Steve Dewar: The Death of Spin

Steve Dewar isn’t the model of today’s typical sales superstar. Or is he? The hip 39-year-old makes no attempt to stifle a laugh when comparing his attire as president and CEO of Option-NFA Inc., a Vancouver snowboard equipment and clothing company, to the spiffy suit-and-tie look preferred by most high-powered executives.


Steve Dewar isn’t the model of today’s typical sales superstar. Or is he? The hip 39-year-old makes no attempt to stifle a laugh when comparing his attire as president and CEO of Option-NFA Inc., a Vancouver snowboard equipment and clothing company, to the spiffy suit-and-tie look preferred by most high-powered executives.

In 2005 the press release announcing his appointment trumpeted the fact that “being located in Vancouver will give Dewar quick access to both the office/factory as well as the local mountains for shred sessions.” Not a schedule conducive to wearing a pinstriped shirt.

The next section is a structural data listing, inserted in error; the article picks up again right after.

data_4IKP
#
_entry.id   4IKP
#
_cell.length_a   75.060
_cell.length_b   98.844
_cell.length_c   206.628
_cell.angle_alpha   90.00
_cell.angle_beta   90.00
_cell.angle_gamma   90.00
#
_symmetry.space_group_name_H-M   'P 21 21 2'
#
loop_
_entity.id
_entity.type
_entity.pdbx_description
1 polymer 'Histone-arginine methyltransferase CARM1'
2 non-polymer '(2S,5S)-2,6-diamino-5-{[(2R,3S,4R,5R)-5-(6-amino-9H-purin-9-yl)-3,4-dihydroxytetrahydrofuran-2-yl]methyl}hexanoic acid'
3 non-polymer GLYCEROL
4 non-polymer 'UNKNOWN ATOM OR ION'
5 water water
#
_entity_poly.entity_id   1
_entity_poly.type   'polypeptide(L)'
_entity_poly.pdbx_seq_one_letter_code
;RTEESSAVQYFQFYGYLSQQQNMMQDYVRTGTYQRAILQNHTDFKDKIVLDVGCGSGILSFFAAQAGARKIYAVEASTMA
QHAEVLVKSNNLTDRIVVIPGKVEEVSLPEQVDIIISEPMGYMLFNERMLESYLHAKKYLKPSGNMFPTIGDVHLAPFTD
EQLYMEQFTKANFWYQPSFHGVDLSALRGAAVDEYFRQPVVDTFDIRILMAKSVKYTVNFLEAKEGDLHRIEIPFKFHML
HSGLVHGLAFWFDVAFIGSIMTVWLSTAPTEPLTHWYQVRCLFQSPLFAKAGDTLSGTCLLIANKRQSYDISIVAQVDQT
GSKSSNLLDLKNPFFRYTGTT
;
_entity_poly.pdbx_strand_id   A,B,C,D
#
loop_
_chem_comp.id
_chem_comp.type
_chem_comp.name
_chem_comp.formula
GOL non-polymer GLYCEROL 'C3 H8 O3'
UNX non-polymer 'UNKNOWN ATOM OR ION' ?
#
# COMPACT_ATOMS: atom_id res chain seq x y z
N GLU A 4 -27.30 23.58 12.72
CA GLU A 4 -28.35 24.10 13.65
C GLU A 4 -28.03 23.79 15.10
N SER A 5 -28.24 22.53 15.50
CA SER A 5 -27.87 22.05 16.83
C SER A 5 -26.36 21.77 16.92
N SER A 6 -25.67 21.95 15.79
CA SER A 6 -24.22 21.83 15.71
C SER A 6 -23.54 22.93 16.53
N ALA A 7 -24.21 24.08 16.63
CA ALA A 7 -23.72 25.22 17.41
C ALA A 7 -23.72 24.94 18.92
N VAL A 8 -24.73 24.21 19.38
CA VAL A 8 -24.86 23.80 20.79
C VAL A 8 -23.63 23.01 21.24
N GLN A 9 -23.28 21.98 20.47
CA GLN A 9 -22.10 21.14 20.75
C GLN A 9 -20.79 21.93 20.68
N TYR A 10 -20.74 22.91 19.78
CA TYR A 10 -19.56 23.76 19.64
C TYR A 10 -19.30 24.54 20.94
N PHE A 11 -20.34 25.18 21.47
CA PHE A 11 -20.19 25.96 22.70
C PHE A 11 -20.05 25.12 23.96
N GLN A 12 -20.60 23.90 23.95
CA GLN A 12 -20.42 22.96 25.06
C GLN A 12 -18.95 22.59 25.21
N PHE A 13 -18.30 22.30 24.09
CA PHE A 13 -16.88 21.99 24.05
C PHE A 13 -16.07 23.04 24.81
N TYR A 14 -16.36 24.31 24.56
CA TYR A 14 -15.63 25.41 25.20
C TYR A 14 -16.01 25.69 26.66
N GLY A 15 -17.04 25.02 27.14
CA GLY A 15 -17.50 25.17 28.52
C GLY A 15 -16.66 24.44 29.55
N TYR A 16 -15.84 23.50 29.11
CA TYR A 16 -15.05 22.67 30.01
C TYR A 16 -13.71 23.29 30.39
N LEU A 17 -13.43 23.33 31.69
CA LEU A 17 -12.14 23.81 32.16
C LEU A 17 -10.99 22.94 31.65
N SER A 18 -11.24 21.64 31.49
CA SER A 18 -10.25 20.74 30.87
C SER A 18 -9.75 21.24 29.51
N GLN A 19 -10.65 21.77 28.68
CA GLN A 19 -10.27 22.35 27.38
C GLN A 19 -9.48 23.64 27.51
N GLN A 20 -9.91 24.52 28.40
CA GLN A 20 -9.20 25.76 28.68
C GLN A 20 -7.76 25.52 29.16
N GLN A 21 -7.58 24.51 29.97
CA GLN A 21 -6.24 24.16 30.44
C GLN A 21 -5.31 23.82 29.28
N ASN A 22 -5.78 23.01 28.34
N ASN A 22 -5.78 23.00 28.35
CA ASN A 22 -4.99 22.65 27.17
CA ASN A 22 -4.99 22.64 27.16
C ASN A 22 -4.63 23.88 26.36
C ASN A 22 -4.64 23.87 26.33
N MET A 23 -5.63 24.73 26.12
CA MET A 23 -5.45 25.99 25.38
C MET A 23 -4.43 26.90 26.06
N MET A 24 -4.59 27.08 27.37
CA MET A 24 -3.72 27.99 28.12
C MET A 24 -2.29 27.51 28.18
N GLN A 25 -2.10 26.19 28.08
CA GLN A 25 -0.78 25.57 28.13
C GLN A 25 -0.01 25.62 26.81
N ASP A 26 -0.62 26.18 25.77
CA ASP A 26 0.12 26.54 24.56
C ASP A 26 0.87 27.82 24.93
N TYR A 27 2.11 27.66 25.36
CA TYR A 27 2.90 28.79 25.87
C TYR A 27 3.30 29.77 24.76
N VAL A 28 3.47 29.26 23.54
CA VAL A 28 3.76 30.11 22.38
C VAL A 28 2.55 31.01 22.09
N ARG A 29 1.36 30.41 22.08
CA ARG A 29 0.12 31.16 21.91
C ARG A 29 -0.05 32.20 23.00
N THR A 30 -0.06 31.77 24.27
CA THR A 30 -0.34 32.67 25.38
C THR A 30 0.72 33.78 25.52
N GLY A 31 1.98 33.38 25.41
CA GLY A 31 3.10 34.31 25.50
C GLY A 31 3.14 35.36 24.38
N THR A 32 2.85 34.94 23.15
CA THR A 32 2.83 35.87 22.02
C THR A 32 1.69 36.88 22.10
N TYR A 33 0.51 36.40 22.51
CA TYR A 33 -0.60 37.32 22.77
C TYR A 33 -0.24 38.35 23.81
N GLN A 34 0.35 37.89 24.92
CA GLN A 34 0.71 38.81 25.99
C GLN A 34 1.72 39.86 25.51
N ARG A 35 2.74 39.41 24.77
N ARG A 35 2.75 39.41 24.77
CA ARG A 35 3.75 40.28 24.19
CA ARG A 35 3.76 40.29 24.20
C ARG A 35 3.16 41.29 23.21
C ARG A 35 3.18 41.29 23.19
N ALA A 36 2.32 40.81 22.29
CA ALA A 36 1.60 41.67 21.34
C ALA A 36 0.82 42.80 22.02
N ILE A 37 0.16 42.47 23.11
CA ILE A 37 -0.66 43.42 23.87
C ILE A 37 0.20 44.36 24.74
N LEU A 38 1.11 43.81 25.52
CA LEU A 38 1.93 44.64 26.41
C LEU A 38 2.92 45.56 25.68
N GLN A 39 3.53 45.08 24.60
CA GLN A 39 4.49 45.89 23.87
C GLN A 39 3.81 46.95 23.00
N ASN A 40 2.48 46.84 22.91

The Telephone Pitch (target: retail) Mark Weisbrod, president of The Better Mousetrap People Ltd., helps inventors introduce new products into the hardware and crafts-and-hobby market, aiding them in manufacture, package design and marketing. With offices in Vancouver, Hong Kong and Dongguan, China, he represents more than 100 companies selling to the world’s largest retail chains. Here’s his advice: Preparation • Discover the name of the appropriate buyer. This might take some time and subterfuge. Ask. • Know where your product fits: understand the needs of the retailer, the competitive products it carries, its locations and demographics and, if you’re directly competing with an existing product, the benefits of your price and margins. • Be relevant. Presentation Once you are speaking to the appropriate buyer, understand the following: • This is not a time to chat. Buyers handle thousands of products and speak to many vendors daily. All they really want to do is hang up. • The only way your product is going to get into that chain is if that buyer cuts somebody else’s. It’s not a universe of ever-expanding shelf space. • Buyers are not risk takers. They’re overworked and their jobs are often precarious. Wrong choices can land them in the unemployment line. • Buyers are the gatekeepers. Once you have the entry point, treat that person courteously and professionally. • Your first call can literally be as short as a minute. Don’t try to convince a buyer over the phone about something he or she hasn’t seen and held. They’re not going to be interested. The view they form about your product will be based on what you send to them, not on your telephone salesmanship. • State your name and the name of your company. • Be crisp and concise. Describe the product(s) relevant to the buyer in terms of customer features, store benefits, prices and margins. Prepare a typewritten list and have it in front of you. • Never use superlatives. Products don’t “sell themselves” nor are they “the best in the world.” • Ask for permission to send information and samples. This is all you can expect on the first call. If the buyer says, “Send me the information,” that is your victory. • At the end of the call, propose a follow-up solution. “Excellent, the samples will be sent out tomorrow. If it’s all right with you, I’ll call in 14 days to ensure they’ve arrived.” • Say thank you. You earned the right to proceed. Make that your intention.